Since closing my brick and mortar in 2013, I birthed another son, took time off from creating art, but then slowly started pulling myself up and out of my house. My art classes moved locations, grew in number and then shrank again while I tended to some very personal needs for my family. All the while, I was making, exhibiting, but something was shifting. During that contrition, my artwork started blossoming again, changing, emerging as something wholly new.
While motherhood may spark dreaming in some people, I have found in some ways the opposite. There were moments of creativity and bursts of ingenuity that surprised me, but for the most part I was tired, exhausted, and spent - trying to juggle so many things. The truth of motherhood is that it is so damned hard. And, it doesn't get easier. But, somehow in the past two years, I have worked equally damned hard on myself and have found a burst of growth that is too amazing not to notice. I have found peace, I have found more space for my ideas, and I have found new places for my work.
Paintings by teaching artist, Jennie Traill Schaeffer - 1, 2, 5 and 10 minutes on sulphite drawing paper.
Over the past month, loosening up has been the theme in my adult Watercolor and More class held at Oh Canary. My students have been exploring watercolor through the lens of gesture drawing, without the figure. Figure drawing sessions often begin with short, timed drawings that allow the artist an opportunity to detach and focus, really pushing perception and capturing a lot with very little. Using this approach, I brought in easels to create physical space between the artist, artwork, and asked that they stand and hold their brushes further down the handle, creating more energy and getting away from the urge to be too detailed.
The results have been tremendous - not only in the actual work, but in what it has taught my students. Seeing an object and painting it in only one minute forces you to include only the essential elements. Part of being an artist is deciding what to keep and what to ignore - it's a constant tightrope walk - whether a realist or abstractionist. This is super intense, and energizing at the same time.
My handbag was the subject for this student's first go at timed paintings.
A student painting one of her favorite things from the easel.
Yarn as subject matter.
This student discovered the benefit of adding another medium, water-soluble graphite, to add expressive lines, and emphasize direction, or texture in some cases. Both students at different points decided to return to full-on drawing to get a better sense of the objects' forms. After which they reverted back to watercolor only paintings.
When painting from the object using timed gestures, here are some tips that helped my students develop confidence and the ability to paint loosely:
Along the way we've explored the work of Sujean Rim, Samantha Hahn, and JMW Turner. I've also researched and learned from David Kessler's blog and Bev Jozwiak's article on the Artist's Network, in addition to my own experience running figure drawing sessions and partaking in them myself.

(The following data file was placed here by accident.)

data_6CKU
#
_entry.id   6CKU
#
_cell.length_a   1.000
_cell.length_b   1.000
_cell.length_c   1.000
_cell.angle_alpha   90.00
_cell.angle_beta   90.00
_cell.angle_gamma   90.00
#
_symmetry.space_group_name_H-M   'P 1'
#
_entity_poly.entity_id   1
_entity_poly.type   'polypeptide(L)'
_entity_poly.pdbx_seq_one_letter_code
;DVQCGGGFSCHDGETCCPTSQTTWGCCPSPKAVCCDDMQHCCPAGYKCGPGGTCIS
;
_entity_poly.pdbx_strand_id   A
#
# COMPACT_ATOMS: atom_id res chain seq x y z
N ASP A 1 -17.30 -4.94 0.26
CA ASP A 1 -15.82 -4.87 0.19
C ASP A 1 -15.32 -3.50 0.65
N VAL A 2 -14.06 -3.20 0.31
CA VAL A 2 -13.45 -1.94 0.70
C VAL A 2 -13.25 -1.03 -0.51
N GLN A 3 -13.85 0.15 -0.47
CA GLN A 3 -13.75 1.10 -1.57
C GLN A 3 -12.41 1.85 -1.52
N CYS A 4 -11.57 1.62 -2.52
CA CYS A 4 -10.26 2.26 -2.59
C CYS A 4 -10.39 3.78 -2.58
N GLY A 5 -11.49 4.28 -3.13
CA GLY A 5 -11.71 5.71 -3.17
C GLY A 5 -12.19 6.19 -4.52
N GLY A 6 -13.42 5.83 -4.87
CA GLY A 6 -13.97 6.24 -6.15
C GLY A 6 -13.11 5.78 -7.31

Want to do this on your own? Share it with me on Instagram, @traillworkslessons, and tell me your experience. I'll share it on my stories with my followers!
Enroll and work with me in person - Watercolor and More, held Tuesday mornings at Oh Canary Studio in Maplewood, NJ.
Yellowstone Calm, 13" x 8 1/3", Watercolor on Arches 140lb. HP, ©2018 Jennie Traill Schaeffer, AVAILABLE
A teaching artist is always giving to her students. Over the years I've taught, I've had students coming from many backgrounds, facing various adversities and illnesses. Since moving to eastern NJ, I've reduced my audience of students due to my own personal family's needs. However, I'm fortunate to live near an amazing organization, Arts Unbound, that aims to provide an art education to adults who are either seniors or living with disabilities. The goal is to help them develop a career working as an artist.
Each year, they host an ArtBender, a weekend long celebration of making to raise money for their art coaching program. Many opportunities to create are offered throughout the local area, as well as individual artists supporting the cause. This weekend I'm hosting a 20/20 Sale. What does that mean for you and for Arts Unbound? All work will be discounted 20% for the weekend, and I will donate 20% of all sales to Arts Unbound. My personal goal is to raise $200 for the organization, which means I must sell $1000 worth of art.
Can I do it? You betcha, but I need your help. Please share link to my online shop far and wide to art lovers. It's a great time since it's the weekend prior to Mother's Day - might be an opportunity to give Mom a very artful gift.
Couple of important details:
Let's make this weekend's ArtBender a success to enrich the lives of so many! PS - I'm continually updating my site, so check back often for new works. Use COUPON CODE: ARTFORALL at checkout.
Jennie Traill Schaeffer
Sometimes called the Kitchen God's Artist, I'm balancing mothering two energetic sons, our new pup, Cider, while making and teaching art. TraillWorks is the apron under which I create and teach. My own art develops mostly in my West Orange home studio, but is often spurred through my teaching, and travels.